We take sell-side forecasts for Philippine Financial Reporting Standards (PFRS) earnings and convert them to Uniform earnings forecasts. When we do this, Asian Terminals’ sell-side analyst-driven forecast calls for a 1% and immaterial Uniform EPS growth in 2020 and 2021, respectively.
Based on current stock market valuations, we can use earnings growth valuation metrics to back into the required growth rate to justify Asian Terminals’ PHP 14.60 stock price. These are often referred to as market embedded expectations.
The company can have Uniform earnings shrink by 13% each year over the next three years and still justify current valuations. What sell-side analysts expect for Asian Terminals’ earnings growth is above what the current stock market valuation requires in 2020 and 2021.
Furthermore, the company’s earning power is 3x the long-run corporate average, and cash flows and cash on hand are more than 2x its total obligations—including debt maturities, capex maintenance, and dividends. Together, this signals low credit and dividend risk.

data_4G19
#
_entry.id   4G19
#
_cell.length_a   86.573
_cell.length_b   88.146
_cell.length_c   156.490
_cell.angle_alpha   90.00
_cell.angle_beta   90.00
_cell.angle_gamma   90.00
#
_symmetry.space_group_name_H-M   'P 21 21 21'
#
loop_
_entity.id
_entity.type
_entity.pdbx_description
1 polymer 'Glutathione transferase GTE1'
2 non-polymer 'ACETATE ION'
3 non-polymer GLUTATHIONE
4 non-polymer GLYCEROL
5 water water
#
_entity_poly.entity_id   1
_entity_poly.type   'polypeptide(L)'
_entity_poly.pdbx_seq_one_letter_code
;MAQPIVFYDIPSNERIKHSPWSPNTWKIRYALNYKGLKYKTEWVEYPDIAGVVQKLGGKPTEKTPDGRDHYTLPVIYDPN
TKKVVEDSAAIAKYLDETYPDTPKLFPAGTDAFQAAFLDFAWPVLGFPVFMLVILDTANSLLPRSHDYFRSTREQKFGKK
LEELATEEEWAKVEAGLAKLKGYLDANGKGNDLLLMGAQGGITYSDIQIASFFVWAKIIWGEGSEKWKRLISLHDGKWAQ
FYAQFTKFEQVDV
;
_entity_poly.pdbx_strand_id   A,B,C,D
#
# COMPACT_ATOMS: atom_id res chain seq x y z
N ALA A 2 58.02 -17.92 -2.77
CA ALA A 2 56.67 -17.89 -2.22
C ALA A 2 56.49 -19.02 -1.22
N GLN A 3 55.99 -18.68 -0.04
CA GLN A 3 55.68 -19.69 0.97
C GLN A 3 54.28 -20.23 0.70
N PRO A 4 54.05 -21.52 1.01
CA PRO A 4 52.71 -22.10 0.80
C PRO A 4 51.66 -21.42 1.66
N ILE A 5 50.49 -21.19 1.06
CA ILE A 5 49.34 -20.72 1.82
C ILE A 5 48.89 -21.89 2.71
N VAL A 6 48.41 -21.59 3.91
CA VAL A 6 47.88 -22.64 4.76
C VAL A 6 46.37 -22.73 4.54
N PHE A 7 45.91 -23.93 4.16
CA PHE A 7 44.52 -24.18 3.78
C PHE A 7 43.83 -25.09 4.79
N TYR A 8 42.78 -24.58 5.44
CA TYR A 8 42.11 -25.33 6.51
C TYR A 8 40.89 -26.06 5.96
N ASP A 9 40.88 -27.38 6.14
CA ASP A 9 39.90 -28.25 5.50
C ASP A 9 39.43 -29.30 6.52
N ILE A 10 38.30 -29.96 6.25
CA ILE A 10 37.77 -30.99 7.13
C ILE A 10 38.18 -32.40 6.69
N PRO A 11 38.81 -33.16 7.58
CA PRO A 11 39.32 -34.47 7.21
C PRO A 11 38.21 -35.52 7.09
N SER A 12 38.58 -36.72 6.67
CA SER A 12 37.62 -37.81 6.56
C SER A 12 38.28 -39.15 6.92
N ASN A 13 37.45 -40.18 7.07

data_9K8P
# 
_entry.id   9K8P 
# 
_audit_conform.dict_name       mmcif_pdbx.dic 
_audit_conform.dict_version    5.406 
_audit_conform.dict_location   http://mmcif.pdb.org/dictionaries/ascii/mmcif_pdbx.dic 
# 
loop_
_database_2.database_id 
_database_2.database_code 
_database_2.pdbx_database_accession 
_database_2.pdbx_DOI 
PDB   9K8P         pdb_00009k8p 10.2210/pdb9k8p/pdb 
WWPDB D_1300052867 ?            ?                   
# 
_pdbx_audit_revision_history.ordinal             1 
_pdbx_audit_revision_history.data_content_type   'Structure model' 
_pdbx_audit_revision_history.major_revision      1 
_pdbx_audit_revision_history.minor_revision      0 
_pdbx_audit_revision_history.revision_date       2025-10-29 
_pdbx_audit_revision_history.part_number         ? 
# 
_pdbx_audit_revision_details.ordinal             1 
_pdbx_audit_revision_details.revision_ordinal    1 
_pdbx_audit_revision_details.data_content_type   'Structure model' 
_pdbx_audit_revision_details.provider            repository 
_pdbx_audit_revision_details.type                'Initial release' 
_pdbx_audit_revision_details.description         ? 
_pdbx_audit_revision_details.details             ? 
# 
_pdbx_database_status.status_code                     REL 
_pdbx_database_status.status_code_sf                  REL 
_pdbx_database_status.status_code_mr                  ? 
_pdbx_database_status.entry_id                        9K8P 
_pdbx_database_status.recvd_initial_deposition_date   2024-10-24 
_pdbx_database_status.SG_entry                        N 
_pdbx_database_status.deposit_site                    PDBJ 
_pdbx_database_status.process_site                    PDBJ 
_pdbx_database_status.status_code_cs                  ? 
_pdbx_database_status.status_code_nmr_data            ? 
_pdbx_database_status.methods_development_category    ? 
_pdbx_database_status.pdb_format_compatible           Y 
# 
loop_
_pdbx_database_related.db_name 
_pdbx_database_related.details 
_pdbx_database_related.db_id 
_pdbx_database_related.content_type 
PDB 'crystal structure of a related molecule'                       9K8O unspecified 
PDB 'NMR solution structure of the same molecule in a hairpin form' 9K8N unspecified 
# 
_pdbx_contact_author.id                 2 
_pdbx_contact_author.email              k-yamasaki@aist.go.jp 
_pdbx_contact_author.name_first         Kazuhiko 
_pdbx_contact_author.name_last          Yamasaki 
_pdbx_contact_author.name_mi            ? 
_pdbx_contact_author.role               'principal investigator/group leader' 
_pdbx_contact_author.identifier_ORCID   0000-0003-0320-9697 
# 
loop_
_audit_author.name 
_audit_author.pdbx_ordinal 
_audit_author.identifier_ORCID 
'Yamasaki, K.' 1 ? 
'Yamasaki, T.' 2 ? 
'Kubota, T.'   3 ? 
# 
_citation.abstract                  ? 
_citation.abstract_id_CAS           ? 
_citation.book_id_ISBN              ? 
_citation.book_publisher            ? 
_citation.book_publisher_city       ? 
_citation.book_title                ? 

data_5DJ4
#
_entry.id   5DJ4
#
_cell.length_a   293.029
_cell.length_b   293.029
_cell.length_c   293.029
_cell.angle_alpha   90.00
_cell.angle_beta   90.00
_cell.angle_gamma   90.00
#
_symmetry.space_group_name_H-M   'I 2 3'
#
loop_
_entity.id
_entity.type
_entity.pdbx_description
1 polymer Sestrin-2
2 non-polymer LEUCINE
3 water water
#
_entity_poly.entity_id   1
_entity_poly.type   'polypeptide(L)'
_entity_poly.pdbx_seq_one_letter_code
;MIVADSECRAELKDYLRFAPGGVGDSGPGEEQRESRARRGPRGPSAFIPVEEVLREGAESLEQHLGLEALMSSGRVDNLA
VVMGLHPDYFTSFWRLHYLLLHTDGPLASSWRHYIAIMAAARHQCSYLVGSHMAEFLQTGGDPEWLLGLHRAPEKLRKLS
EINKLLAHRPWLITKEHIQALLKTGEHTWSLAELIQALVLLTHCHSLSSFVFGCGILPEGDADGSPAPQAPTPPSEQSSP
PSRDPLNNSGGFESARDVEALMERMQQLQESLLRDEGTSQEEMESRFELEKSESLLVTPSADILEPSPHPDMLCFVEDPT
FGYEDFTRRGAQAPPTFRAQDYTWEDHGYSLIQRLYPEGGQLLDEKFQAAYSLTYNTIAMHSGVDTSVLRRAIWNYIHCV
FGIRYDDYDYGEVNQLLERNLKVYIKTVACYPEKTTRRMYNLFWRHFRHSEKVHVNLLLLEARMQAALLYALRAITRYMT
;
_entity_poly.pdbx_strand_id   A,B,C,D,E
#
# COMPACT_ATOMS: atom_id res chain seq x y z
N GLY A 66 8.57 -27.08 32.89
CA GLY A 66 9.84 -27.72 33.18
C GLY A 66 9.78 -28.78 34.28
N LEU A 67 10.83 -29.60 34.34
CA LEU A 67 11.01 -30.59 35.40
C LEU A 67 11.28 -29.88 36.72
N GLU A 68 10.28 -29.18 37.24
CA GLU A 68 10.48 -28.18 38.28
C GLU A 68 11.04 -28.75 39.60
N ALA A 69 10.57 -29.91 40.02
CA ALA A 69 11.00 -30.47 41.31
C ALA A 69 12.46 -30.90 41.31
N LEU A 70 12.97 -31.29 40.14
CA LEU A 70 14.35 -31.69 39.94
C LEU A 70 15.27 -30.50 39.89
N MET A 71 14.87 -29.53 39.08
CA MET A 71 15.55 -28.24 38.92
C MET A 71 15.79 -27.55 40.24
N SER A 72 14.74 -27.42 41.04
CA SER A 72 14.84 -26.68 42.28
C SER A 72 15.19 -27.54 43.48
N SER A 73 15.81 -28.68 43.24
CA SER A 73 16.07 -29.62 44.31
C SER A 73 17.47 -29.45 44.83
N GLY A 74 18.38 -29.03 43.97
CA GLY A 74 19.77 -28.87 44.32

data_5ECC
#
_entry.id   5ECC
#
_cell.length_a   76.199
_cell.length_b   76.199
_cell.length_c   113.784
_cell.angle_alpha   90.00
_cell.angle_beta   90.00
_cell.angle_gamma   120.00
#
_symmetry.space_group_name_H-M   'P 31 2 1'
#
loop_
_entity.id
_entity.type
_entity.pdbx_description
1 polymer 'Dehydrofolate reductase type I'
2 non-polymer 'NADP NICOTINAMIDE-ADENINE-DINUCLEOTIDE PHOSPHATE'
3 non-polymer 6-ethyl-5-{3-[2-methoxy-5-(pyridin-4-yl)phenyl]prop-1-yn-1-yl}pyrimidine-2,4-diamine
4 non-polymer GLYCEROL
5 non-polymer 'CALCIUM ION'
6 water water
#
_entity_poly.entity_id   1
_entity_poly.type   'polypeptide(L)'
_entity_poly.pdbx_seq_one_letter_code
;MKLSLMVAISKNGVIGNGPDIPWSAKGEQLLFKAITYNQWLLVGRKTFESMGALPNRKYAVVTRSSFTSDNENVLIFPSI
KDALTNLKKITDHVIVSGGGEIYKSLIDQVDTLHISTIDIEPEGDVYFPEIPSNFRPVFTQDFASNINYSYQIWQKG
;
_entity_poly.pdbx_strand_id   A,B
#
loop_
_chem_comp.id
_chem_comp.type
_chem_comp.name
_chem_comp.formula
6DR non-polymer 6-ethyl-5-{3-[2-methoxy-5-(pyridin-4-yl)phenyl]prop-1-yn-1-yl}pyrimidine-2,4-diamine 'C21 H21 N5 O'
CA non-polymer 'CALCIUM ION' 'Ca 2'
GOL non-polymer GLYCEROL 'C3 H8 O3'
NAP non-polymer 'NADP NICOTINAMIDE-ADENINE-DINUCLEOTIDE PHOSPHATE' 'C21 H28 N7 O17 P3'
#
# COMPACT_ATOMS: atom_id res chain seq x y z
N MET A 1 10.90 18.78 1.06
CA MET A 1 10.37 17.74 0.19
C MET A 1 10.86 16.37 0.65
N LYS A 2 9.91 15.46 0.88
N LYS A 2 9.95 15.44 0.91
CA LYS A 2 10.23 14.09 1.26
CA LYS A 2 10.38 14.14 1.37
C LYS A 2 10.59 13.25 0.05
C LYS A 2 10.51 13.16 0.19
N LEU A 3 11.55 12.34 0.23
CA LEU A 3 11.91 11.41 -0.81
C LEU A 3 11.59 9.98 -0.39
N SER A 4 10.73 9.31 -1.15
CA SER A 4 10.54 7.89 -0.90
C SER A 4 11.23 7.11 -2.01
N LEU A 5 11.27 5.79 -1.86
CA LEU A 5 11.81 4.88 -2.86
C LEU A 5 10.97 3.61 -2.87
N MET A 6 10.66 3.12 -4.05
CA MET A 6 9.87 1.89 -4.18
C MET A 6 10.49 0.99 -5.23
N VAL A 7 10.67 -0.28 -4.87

To conclude, Asian Terminals’ Uniform earnings growth is well above peer averages, but the company is trading around peer average valuations.
About the Philippine Market Daily
“Tuesday Uniform Earnings Tearsheets – Philippine-listed Focus”
Some of the world’s greatest investors learned from the Father of Value Investing or have learned to follow his investment philosophy very closely. That pioneer of value investing is Professor Benjamin Graham. His followers: